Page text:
Player wages are justified says Giggs

Ryan Giggs believes the majority of top-flight players deserve their massive wages.

Such has been the explosion of cash into the Premier League over the past few years, that salaries in excess of £100,000 a week, if not exactly commonplace, are hardly unknown.

It is a far cry from the sums on offer when Giggs began his professional career at Manchester United nearly two decades ago, with many critics arguing the inflation has happened so quickly, there is now no connection at all between supporters and the men they support.

Yet Giggs, like long-time team-mate Gary Neville, does not feel the cash is excessive given the contracts being paid to televise the Premier League, which bring in well over £1.5billion.

"There is plenty of money in the game but the majority of the players deserve it," Giggs told ITV's News at Ten.

"There are a number of players that perhaps 20 years ago would not have got paid the money that they're getting now but that is the way that football is.

"The average player is getting a lot of money - if that is right, I don't know. But good luck to them - the money is in the game, why not earn it while they have got the chance?

"But twenty years ago that wouldn't have happened. Then it was probably only the top, top players, the elite players who would be earning good money."

It just emphasises the massive changes that have taken place during Giggs' stellar career, which has brought him 11 Premier League titles and two Champions League trophies.

"The game has gone massive," he said.

"Footballers make the front pages and the back pages - it is big news, they are like pop stars.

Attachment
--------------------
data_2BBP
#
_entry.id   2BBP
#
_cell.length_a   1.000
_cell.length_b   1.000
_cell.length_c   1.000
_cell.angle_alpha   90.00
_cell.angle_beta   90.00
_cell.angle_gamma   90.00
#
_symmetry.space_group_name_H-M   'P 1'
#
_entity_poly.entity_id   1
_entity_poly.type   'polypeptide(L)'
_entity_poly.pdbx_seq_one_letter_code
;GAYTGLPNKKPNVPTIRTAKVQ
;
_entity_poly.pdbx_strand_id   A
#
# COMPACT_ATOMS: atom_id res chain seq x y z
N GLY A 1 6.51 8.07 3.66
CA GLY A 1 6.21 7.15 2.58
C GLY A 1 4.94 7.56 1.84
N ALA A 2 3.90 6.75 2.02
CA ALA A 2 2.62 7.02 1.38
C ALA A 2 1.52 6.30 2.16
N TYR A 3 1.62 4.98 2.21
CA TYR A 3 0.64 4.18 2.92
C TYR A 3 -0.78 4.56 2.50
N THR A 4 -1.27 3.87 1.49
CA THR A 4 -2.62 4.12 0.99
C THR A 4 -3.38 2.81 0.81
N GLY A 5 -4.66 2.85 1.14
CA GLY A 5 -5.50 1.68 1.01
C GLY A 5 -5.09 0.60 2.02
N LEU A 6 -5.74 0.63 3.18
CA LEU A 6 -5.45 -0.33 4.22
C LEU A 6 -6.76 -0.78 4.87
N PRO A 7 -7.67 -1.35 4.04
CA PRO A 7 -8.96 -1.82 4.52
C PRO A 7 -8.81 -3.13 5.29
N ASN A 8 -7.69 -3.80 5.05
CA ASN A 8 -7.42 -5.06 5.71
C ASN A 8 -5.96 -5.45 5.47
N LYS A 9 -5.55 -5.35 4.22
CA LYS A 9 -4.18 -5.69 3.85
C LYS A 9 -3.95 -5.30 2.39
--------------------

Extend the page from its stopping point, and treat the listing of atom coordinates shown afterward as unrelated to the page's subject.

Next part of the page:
"A lot of things are for the good. The fitness of players is better than it has ever been. The Premier League is the best league in the world."

Giggs is also keenly aware the profile of top football players allows them to make more significant contributions to wider-scale campaigns.

That is why he has been spending time in Sierra Leone on a UNICEF project aimed at tackling the spread of HIV in the region.

And Giggs realises, compared to the struggles faced by so many children in the war-ravaged African country, week-to-week combat in the Premier League is easy.

"You see what true bravery is," he said.

"You hear all the time that a footballer is brave going into a tackle or going up for a header. That's not bravery.

"What I've seen - a 21-year-old lad who was telling me that he is positive for HIV and what he wants to do about it, that he wants to educate other people, that he wants to help stop it happening to other young men and to other young women - that is bravery."

The full interview will be broadcast on tonight's ITV News at Ten.

Have you tried new the Independent Digital Edition apps?
Caption competition
Caption competition
Latest stories from i100
Have you tried new the Independent Digital Edition apps?

Bleacher Report

Daily Quiz
Independent Dating
and  

By clicking 'Search' you
are agreeing to our
Terms of Use.

Day In a Page

John Palmer: 'Goldfinger' of British crime was murdered, say police

Murder of the Brink’s-MAT mastermind

'Goldfinger' of British crime's life ended in a blaze of bullets, say police